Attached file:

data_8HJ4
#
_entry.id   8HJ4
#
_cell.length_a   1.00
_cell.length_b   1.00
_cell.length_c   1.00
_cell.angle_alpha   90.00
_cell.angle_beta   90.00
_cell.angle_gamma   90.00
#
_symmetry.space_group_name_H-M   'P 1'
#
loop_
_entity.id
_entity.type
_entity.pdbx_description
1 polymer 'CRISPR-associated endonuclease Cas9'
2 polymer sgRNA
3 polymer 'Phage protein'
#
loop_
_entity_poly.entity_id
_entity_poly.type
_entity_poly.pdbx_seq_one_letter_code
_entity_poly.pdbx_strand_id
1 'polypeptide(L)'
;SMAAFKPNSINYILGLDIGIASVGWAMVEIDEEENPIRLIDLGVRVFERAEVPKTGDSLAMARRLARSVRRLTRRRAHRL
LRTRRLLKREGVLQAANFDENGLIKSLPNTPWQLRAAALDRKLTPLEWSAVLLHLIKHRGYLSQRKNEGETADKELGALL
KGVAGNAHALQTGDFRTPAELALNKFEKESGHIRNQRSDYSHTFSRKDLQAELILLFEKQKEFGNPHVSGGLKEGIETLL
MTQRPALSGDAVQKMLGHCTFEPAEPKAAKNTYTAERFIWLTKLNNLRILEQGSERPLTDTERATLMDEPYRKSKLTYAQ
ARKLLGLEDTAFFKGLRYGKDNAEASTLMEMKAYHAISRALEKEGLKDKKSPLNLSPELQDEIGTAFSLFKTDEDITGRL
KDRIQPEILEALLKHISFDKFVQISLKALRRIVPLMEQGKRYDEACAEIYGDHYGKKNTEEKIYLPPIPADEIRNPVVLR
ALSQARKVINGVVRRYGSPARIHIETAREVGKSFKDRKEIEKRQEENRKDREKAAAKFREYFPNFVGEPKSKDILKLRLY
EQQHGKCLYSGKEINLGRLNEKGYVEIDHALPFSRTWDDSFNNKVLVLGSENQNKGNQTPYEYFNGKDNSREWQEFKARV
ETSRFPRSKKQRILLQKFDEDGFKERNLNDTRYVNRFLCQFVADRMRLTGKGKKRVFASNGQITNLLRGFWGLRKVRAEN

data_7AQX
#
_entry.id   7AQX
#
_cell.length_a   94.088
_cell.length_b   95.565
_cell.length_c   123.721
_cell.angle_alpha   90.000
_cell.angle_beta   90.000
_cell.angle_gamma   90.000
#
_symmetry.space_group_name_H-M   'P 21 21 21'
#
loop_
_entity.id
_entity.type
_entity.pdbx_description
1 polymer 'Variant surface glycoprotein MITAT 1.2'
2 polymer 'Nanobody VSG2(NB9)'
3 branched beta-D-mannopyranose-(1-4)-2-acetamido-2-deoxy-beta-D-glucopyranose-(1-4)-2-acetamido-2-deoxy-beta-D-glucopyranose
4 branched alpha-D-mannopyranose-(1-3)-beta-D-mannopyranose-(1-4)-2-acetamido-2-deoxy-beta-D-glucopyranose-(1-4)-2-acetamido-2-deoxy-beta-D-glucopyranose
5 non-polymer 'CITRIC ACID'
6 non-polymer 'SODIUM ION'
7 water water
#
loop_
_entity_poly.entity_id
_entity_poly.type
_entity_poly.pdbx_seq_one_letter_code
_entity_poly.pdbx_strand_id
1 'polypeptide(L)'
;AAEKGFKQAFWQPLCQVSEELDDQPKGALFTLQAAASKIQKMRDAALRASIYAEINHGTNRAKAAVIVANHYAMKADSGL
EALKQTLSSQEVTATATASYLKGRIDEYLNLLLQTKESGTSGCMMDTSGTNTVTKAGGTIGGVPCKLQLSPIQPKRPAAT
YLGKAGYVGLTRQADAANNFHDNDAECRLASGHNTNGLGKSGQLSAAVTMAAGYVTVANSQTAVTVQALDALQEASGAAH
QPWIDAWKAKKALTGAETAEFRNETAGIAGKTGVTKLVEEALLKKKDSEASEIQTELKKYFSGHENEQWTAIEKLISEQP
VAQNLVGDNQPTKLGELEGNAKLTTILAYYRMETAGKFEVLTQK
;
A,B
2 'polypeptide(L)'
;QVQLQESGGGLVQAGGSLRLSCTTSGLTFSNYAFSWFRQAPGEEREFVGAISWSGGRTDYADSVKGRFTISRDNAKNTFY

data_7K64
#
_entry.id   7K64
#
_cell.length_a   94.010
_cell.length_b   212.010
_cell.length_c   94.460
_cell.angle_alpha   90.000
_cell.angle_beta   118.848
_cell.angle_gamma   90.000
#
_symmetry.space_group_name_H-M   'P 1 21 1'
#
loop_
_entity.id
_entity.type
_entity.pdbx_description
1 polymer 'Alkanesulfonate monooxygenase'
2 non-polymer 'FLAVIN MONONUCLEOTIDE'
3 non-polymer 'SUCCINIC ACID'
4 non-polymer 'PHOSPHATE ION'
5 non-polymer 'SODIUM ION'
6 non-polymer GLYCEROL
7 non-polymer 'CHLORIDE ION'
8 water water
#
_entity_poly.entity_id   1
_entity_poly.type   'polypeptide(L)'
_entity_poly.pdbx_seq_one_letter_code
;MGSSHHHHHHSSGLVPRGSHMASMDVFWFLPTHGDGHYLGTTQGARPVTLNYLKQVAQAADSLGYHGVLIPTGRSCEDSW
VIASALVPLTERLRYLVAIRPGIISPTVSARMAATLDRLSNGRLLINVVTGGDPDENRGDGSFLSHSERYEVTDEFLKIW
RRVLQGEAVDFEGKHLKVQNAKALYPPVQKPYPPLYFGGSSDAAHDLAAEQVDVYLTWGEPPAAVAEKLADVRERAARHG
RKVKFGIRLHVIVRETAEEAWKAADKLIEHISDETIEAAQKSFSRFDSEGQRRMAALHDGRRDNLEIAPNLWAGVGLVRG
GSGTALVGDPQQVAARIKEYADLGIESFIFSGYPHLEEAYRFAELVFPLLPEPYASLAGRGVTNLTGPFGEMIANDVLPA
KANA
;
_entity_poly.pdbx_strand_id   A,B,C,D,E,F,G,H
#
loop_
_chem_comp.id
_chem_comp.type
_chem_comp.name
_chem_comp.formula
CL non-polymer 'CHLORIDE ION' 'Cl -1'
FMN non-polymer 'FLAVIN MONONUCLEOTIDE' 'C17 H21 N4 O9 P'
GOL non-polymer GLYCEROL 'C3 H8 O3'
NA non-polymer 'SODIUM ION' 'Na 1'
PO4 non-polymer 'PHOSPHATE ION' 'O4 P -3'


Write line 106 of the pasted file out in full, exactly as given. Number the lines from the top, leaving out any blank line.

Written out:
;MGSSHHHHHHSSGLVPRGSHMASMDVFWFLPTHGDGHYLGTTQGARPVTLNYLKQVAQAADSLGYHGVLIPTGRSCEDSW